The Unqualified Expert: Ben’s Barometer August 2016
Whenever there is hype in a particular sector of the economy, the media approach unqualified experts for their take on what is happening. Real estate is no different. In fact as far as ‘unqualified experts’ go we are probably among the worst offenders. In real estate, companies and agents jump at the chance to offer their two cents. For example, adding fuel to the fire of an overheated real estate market can be very beneficial if the spinoff means an increase in their bottom line.
A topical example of this is the methamphetamine contamination ‘epidemic’ of our housing stock.
Especially those with a rental history. ‘Experts’ in meth contamination testing are popping up everywhere to capitalise on this nationwide problem. The problem doesn’t lie in the fact that testing is rapidly becoming the norm but in the fact that it is hard to get an independent assessment of the problem at hand.
In most cases, the companies who carry out meth testing also provide decontamination services. When there are tens of thousands of dollars to be made in the clean-up, identifying trace elements of the substance is definitely in the best interests of these so called experts. According to scientist Nick Kim, the accepted New Zealand bench mark for remediation is 0.5 micro grams per 100 square centimetres. That level is said to be 24 times lower than the lowest level that could plausibly have a health risk. It has taken months for the ‘real experts’ to debunk thescaremongering created by these companies and expose it for what it really is, which is a bit of a money grab.
If you are considering carrying out meth testing on a property of interest, we recommend
engaging a company which send the swabs away to be analysed by an independent lab. These tests may cost a bit extra, but are reported to be considerably more accurate. In addition, your family can rest assured that the risk to their health has been independently considered by a qualified expert with no stake in the game.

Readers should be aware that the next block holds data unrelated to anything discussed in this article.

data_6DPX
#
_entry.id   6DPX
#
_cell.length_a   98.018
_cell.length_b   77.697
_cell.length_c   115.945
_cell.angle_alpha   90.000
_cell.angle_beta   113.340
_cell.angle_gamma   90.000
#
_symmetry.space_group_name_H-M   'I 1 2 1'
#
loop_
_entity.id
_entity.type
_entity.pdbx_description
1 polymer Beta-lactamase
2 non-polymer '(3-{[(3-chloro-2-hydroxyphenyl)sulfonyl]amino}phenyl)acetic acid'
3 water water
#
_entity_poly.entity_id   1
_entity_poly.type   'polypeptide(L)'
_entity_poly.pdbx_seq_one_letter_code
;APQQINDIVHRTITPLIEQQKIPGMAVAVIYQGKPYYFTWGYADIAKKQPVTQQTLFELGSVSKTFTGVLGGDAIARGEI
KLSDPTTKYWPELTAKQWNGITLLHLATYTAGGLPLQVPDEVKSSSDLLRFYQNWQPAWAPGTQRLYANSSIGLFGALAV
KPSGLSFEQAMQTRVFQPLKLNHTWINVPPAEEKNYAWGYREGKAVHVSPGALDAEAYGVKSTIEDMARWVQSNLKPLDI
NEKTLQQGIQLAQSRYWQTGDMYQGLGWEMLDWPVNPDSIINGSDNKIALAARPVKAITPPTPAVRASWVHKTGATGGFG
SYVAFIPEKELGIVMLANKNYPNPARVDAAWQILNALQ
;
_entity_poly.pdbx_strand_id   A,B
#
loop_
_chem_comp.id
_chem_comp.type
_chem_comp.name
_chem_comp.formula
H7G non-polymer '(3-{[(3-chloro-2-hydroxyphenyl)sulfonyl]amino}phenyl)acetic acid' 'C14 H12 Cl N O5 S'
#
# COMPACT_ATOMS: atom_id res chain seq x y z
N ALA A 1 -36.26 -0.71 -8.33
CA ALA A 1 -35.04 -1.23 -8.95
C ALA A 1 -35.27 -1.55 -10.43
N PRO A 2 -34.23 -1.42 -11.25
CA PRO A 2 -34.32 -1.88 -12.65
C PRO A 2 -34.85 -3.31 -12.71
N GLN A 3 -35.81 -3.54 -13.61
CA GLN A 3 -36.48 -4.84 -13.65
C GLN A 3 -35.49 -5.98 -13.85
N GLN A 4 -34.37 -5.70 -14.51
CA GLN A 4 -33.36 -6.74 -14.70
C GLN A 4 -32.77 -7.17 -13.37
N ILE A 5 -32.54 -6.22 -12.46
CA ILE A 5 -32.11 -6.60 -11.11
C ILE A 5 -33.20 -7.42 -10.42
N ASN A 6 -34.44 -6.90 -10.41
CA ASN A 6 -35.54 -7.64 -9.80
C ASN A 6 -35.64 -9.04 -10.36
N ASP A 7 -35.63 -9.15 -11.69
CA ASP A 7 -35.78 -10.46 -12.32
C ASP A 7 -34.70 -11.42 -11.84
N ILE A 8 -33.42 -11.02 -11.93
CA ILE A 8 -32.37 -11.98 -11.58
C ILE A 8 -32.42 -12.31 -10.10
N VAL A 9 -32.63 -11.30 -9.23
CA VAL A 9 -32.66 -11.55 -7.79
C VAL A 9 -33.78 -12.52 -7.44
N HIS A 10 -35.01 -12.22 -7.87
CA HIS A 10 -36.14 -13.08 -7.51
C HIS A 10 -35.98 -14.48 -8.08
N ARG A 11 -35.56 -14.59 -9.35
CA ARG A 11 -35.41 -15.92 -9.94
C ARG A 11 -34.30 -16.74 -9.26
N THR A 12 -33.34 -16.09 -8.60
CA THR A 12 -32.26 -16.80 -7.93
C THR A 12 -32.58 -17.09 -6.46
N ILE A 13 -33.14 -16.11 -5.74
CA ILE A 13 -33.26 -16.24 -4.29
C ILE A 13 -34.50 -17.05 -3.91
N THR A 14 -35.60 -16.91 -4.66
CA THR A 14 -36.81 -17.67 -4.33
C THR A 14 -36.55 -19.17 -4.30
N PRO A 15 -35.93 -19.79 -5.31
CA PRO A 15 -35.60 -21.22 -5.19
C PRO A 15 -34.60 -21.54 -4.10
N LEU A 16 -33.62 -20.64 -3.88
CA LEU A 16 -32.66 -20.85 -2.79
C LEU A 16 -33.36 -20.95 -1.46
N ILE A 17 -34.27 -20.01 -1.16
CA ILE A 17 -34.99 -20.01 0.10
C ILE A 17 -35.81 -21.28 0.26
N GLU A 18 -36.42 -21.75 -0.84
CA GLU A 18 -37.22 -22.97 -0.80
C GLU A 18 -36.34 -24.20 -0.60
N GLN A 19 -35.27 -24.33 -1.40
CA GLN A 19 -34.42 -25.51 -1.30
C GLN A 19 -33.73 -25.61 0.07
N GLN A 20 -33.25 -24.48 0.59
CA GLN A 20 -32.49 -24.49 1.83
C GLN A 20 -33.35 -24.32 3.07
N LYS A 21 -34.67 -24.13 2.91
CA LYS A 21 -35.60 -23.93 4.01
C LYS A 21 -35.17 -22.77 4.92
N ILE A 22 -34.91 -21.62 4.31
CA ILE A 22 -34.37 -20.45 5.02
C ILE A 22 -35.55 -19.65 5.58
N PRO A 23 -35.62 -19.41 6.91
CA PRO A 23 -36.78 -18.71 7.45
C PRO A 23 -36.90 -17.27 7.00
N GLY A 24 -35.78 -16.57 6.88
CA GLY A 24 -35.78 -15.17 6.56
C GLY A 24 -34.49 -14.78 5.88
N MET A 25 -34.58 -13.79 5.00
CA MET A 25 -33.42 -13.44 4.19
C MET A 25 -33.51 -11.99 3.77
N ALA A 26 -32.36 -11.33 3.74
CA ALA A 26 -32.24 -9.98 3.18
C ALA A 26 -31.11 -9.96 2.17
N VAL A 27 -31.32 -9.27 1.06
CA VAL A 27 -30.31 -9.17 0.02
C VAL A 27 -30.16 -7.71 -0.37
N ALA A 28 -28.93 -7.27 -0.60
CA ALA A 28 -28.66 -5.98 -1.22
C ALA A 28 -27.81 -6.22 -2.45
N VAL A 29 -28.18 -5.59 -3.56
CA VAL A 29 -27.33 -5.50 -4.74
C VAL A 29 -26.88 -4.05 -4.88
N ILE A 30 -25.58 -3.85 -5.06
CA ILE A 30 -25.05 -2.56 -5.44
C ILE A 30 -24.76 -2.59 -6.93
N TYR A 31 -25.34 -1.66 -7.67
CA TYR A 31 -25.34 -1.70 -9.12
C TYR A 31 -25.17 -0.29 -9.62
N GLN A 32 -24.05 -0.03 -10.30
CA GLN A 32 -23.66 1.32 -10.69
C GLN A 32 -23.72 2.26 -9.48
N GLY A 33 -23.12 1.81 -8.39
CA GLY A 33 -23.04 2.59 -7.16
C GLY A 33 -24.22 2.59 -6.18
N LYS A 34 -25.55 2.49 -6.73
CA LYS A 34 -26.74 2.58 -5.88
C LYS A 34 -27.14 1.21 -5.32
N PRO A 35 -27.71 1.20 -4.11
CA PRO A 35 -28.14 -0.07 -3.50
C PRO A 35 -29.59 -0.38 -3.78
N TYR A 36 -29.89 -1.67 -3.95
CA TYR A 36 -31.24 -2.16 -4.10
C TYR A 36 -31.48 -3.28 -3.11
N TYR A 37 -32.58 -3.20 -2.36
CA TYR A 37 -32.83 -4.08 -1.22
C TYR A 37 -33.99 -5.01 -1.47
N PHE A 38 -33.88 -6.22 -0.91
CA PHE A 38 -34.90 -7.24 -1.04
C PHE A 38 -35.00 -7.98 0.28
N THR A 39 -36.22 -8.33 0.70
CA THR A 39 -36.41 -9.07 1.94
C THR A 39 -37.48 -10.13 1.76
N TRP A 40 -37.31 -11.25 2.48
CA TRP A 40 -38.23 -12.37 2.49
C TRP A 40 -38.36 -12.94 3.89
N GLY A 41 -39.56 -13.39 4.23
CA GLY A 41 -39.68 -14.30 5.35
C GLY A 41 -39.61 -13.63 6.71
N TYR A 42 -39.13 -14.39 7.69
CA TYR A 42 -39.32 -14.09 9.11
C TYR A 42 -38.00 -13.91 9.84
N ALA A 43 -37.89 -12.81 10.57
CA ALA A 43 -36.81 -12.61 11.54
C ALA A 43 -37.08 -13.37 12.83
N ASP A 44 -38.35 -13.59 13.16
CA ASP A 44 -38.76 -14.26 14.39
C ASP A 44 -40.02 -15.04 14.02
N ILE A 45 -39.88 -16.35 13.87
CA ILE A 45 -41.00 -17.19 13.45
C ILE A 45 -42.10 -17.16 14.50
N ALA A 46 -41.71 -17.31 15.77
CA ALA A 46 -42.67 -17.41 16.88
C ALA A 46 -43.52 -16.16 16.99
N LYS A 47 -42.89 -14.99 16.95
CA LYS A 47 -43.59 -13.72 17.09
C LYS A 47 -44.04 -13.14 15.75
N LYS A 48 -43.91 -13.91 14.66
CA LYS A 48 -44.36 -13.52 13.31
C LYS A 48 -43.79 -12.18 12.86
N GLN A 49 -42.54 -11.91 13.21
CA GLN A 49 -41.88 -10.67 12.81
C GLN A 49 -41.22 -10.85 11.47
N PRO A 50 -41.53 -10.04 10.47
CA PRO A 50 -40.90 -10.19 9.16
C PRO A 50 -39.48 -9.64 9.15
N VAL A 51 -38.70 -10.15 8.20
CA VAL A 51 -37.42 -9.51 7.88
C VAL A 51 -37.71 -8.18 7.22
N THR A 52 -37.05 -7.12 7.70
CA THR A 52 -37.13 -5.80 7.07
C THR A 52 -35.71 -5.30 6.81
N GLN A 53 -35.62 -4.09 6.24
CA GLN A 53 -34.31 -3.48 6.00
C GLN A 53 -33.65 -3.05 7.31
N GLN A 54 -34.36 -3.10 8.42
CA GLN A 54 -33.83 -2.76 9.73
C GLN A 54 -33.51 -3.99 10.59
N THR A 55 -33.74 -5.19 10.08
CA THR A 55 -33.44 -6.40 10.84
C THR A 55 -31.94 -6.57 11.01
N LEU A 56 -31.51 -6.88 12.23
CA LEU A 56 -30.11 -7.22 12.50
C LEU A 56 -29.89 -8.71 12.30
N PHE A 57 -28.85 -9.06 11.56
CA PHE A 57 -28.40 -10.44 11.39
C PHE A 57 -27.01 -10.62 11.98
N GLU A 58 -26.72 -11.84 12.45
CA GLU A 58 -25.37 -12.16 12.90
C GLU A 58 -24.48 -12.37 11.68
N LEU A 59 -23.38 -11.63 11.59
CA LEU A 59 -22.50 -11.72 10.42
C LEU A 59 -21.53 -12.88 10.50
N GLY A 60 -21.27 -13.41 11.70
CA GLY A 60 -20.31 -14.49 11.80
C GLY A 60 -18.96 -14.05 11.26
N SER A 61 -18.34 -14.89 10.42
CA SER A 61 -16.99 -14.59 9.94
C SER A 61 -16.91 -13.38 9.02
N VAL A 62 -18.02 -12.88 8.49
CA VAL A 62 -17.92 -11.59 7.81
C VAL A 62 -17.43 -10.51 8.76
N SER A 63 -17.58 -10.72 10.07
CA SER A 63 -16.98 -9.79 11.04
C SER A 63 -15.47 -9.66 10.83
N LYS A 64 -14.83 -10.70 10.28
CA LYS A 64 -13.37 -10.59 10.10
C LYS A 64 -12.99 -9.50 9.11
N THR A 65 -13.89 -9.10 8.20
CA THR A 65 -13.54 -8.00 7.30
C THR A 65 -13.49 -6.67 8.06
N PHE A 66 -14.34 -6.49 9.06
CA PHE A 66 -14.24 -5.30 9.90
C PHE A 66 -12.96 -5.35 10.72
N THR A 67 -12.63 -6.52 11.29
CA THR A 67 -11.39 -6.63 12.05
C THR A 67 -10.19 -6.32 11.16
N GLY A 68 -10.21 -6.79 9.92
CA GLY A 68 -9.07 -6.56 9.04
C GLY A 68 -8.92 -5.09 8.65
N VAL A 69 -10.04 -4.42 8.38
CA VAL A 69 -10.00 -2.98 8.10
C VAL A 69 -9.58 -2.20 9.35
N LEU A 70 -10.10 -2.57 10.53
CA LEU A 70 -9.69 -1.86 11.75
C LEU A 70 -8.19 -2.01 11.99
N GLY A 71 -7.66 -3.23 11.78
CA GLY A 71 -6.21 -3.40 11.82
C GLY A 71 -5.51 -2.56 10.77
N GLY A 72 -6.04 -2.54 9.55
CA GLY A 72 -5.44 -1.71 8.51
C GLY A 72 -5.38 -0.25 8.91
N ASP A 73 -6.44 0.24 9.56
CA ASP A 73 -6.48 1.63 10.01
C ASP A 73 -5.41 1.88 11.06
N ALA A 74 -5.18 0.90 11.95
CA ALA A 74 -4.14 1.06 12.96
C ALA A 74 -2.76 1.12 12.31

The Wellington Market
It would appear that banks are beginning to have considerable concern over activity in the property market with accelerated growth of prices outside of Auckland not looking to ease any time soon. When banks are in a growth phase, lending is relatively easy. It is when the banks start having concerns about their exposure to lending that it becomes harder for buyers to access debt. At times like this even long term, loyal customers with good lending histories may have trouble acquiring new loans.
One sector under particular scrutiny is investments. Recent changes to LVR for investment property now requires 40% equity. What is even more interesting are the whispers in the industry that a loan to income ratio may soon be introduced. Considering New Zealand has one of the worst home affordability ratings in the world, this could be a real game changer, so we will certainly monitor this with great interest.
For the moment we are still experiencing high demand and good prices with no major changes to stock levels fueling the fire. With significant changes afoot, how long that can continue is anyones guess. So, if you have been thinking of bringing a rental property to market, now would be the time to do that, before the choice is no longer yours.
Click here to see what your rental property is worth in the current market.
Wellington Market Quick Facts
Average sale price by area:
August 2016 Fun Facts
By this time of year, winter temperatures have well and truly set in.
This leaves some of us dreaming of warmer climates. But for many, the lure of the snow beckons… Did you know that:
- The earliest archaeological examples of skis were found in Russia and date to 5000 BCE
- Although modern skiing has evolved from beginnings in Scandinavia, 10,000-year-old wall paintings suggest use of skis in the Xinjiang region of what is now China
- The first recorded public ski competition was in Norway in 1843
- The first “ski resorts” started to pop up in 1868, after the establishment of train lines allowing “city dwellers” to more easily reach the slopes
- Alpine skiing has been part of the Winter Olympics since 1936